Sunshine on My Spandex

Sunshine on My Spandex

How to beat the heat (and the sweat) with the latest in workout gear technology

By Caroline Shannon-Karasik

Women's tennis outfits from Tennis Zone in Centerville.

Women's tennis outfits from Tennis Zone in Centerville.

Dress for success” is a phrase we liken to men in sharp business suits or women with perfectly coiffed hair and a refined ensemble as they step into a meeting.
But it’s not exactly one that is paired with cranking out 40-plus miles on a road bike, or with a tennis player who swings her racquet with forceful ease. And it’s definitely not one we link to a sweaty runner pounding the pavement.

But why not? After all, the gear we choose to use or wear for a sweat session is, in fact, a large deciding factor in just how “successful” that workout will be. Planning on throwing on a cotton T-shirt for a run? Prepare to be miserable. Throwing on a dark shirt before hitting the tennis courts? Think again.
It’s not rocket science, but it’s a mistake we make often: Showing up ill-prepared for a workout. But with warm summer weather baring its sparkling teeth, choosing to not safeguard against toasty conditions is a risk not worth taking.

“The right gear is going to make you happier,” said Eric Contreras, manager of Runners Plus on Miamisburg-Centerville Road (runnersplus.com). “And it will improve your performance. [They need gear] that will make them comfortable, and want to get out and exercise.”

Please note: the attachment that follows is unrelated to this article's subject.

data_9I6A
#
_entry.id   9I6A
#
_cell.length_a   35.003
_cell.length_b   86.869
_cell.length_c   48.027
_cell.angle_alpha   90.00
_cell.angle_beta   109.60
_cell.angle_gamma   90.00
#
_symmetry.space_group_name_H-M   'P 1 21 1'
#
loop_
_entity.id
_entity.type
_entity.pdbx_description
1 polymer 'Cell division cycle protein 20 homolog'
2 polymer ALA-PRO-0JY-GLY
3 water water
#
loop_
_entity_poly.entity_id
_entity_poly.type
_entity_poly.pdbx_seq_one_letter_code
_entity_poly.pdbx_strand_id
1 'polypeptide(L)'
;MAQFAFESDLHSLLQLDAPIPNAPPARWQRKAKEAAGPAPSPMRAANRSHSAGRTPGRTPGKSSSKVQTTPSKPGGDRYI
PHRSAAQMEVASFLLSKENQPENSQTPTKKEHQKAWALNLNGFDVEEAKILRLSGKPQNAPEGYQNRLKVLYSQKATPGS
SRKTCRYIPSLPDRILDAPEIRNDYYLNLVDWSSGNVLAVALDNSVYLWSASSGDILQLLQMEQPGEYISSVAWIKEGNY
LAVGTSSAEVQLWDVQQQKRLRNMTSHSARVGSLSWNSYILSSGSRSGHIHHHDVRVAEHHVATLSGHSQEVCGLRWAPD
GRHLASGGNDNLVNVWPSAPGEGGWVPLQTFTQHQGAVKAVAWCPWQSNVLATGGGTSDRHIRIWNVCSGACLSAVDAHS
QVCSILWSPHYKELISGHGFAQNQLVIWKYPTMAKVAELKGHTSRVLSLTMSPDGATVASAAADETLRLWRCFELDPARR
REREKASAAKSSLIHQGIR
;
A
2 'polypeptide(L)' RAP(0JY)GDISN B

Contreras says the most important piece of “equipment” to consider is shoes. Poor-fitting shoes or ones that are inappropriate for a particular foot can lead to injury, and cost a fitness enthusiast his or her ability to pursue a sport. Get a gait and foot analysis — simple as that. Runners Plus offers one before they help you pick out shoes and it’s a necessary step in the shoe buying process.

You’ll thank ‘em later.

Next on Contreras’ gear list is a proper sports bra for women (protect the girls, ladies), followed by socks and performance clothing.

The keyword when it comes to what you are putting on your body? Breathable.

“Performance clothing, like moisture-wicking fabric, keeps sweat away from your skin, so you’re less bogged down by what you’re wearing,” Contreras said.

Samer Ortiz at Tennis Zone in Centerville (thetenniszone.com) agreed with Contreras, adding that tennis players should choose light clothing when playing outdoors in order to stay cool while exercising in the sun. The same color choice, of course, goes for any outdoor sport. Fabrics to consider when choosing performance wear are a polyester blend, bamboo and merino wool. Yes, wool. Trust me, it’s not the sheep-y wool you’re thinking of — I thought the same thing at first. But this fabric is oh-so-light.

When I visited Runners Plus, Contreras pointed out a few options, including the Nike Miler Short Sleeve T-Shirts for men and women, and a Nike Miler Tank for women. All of the tops are made from Nike’s famous Dri-Fit technology, designed to draw sweat away from the body. Other brands, like Adidas and Under Armour, make similar products for keeping the body cool.